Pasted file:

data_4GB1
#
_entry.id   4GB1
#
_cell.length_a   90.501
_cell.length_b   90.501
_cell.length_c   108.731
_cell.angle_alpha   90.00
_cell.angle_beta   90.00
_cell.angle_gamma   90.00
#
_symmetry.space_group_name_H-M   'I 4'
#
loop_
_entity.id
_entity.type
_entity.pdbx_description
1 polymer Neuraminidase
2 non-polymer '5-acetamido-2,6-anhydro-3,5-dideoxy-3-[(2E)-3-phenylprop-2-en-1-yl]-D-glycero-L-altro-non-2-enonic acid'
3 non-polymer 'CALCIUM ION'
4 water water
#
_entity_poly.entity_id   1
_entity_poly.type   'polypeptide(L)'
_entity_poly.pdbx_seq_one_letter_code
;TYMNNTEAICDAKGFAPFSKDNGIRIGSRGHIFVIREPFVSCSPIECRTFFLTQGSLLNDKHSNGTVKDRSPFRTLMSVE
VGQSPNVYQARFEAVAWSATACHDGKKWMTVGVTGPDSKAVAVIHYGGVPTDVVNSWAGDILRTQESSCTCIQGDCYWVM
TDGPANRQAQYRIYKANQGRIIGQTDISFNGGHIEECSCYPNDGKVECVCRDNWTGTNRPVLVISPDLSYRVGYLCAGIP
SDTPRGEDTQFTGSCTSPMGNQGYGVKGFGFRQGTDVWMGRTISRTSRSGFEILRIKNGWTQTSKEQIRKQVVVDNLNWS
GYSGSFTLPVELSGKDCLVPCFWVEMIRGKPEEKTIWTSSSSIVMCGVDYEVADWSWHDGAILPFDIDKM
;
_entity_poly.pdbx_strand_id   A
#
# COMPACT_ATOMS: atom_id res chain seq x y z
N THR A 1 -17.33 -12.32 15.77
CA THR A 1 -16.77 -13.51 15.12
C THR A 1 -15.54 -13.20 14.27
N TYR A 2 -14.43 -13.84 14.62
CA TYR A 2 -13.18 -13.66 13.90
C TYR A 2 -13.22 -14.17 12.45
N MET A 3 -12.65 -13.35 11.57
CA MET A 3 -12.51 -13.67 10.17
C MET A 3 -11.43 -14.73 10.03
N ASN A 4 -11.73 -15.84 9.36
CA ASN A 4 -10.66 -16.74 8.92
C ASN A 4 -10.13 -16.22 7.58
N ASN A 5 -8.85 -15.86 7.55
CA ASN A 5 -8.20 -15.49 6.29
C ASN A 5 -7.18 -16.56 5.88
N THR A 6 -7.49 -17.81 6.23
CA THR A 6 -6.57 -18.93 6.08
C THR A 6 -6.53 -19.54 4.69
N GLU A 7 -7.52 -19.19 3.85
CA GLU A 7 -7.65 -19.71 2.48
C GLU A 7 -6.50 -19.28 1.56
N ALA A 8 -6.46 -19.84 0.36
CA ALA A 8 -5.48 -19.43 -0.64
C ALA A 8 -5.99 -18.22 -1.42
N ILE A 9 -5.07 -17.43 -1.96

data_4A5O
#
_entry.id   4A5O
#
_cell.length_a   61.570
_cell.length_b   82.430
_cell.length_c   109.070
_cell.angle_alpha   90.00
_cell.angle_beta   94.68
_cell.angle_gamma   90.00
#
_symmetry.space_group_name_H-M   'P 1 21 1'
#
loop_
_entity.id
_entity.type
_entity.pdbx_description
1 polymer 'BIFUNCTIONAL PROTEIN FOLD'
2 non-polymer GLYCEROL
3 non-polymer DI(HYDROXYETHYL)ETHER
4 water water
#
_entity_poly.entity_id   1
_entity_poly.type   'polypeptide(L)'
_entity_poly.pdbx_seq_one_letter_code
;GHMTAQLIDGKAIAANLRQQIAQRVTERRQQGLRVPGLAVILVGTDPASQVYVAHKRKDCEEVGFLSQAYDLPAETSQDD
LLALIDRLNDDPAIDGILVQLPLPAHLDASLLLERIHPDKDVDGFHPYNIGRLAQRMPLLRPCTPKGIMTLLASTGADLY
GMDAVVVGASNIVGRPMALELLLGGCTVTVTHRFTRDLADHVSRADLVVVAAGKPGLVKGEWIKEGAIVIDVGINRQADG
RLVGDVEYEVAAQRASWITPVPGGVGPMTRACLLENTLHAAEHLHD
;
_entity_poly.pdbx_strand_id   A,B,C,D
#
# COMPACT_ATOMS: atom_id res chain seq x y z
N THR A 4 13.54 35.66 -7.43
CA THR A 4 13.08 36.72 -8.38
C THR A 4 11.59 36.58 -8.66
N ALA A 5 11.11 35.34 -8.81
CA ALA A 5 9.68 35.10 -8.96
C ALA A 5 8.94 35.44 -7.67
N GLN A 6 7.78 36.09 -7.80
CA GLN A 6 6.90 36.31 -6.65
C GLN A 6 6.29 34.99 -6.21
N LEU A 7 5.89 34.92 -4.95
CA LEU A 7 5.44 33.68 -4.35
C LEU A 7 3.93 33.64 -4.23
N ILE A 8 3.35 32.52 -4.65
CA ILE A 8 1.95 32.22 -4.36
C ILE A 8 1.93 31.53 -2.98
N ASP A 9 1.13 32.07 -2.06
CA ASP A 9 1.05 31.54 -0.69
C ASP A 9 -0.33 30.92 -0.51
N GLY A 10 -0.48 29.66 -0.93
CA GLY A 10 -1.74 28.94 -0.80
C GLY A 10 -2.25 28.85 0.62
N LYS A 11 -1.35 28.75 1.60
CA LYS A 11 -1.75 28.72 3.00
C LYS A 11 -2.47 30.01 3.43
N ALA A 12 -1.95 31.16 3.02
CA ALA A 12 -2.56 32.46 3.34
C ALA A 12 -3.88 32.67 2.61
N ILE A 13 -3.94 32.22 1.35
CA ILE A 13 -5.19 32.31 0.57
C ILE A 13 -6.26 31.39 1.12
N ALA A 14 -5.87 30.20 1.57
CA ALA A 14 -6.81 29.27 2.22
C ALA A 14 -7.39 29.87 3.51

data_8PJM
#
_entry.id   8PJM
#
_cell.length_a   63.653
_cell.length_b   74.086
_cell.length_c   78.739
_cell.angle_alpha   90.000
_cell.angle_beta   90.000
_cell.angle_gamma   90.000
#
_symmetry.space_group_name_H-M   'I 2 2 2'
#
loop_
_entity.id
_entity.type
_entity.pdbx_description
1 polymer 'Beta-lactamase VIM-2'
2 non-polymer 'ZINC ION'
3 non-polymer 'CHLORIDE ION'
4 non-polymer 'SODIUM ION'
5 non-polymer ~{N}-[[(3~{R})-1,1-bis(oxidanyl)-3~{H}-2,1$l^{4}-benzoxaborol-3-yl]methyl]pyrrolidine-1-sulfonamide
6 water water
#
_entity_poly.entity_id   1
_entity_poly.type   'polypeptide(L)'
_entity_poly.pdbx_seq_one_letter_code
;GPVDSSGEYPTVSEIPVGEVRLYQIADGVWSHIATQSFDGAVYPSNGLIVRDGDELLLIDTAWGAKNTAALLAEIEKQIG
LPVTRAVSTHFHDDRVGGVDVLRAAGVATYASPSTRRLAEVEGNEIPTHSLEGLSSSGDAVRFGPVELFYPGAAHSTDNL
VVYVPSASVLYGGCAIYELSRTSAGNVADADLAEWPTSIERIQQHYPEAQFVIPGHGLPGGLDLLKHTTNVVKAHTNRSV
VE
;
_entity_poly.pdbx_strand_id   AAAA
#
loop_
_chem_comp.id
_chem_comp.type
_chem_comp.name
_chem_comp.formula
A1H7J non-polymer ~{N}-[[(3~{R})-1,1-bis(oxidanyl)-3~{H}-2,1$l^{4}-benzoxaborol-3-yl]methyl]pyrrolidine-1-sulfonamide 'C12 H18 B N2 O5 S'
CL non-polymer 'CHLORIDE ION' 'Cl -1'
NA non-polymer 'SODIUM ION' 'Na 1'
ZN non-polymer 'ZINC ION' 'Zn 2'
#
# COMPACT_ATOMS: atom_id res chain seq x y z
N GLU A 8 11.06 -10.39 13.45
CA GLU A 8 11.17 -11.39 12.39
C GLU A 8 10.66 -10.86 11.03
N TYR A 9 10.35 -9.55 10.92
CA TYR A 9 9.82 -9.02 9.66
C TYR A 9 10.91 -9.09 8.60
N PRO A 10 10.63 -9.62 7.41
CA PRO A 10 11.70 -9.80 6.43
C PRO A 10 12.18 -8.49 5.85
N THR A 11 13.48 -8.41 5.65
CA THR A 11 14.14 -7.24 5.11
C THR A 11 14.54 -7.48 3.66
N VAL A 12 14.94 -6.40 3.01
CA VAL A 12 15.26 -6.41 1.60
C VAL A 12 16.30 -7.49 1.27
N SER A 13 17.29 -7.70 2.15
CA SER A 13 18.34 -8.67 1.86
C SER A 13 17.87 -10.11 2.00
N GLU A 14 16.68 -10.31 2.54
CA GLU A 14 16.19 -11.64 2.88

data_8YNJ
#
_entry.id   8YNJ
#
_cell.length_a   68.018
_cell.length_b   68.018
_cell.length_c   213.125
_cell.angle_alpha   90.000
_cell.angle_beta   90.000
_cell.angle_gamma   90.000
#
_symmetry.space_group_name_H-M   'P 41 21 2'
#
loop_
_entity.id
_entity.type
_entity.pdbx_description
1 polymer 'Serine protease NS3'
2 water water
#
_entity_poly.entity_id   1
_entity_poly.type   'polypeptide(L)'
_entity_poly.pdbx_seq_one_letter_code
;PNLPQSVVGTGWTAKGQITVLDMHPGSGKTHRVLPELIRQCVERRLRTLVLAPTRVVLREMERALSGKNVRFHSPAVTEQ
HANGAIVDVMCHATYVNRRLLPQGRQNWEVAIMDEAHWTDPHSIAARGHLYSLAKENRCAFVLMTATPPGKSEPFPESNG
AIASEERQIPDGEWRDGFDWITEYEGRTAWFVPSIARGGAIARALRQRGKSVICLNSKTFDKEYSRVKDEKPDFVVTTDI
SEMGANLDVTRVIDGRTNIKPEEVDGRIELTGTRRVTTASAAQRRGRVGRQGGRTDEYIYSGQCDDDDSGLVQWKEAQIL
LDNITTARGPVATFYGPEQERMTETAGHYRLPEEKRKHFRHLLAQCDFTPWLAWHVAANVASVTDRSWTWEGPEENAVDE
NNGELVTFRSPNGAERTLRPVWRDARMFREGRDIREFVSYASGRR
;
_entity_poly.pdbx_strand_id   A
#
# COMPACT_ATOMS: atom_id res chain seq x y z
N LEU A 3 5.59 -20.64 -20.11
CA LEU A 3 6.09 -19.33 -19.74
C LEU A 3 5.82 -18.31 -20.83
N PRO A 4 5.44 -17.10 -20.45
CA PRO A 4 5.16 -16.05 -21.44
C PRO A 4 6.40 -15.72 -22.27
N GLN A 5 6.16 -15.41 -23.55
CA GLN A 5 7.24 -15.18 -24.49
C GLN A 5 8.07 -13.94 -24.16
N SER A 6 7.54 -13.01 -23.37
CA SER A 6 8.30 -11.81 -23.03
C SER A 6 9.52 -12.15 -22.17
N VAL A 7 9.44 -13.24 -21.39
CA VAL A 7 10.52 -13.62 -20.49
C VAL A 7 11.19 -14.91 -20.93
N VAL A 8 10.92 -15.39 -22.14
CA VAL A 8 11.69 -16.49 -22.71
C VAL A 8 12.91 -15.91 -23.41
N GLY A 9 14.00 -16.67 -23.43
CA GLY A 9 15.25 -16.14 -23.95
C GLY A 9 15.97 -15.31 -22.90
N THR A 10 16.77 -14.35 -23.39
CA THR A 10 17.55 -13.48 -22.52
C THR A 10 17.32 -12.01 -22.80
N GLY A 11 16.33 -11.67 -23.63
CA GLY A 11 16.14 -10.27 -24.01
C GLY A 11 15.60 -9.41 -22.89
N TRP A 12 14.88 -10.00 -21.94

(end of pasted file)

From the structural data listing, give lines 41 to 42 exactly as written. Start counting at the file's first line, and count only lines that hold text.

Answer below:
N MET A 3 -12.65 -13.35 11.57
CA MET A 3 -12.51 -13.67 10.17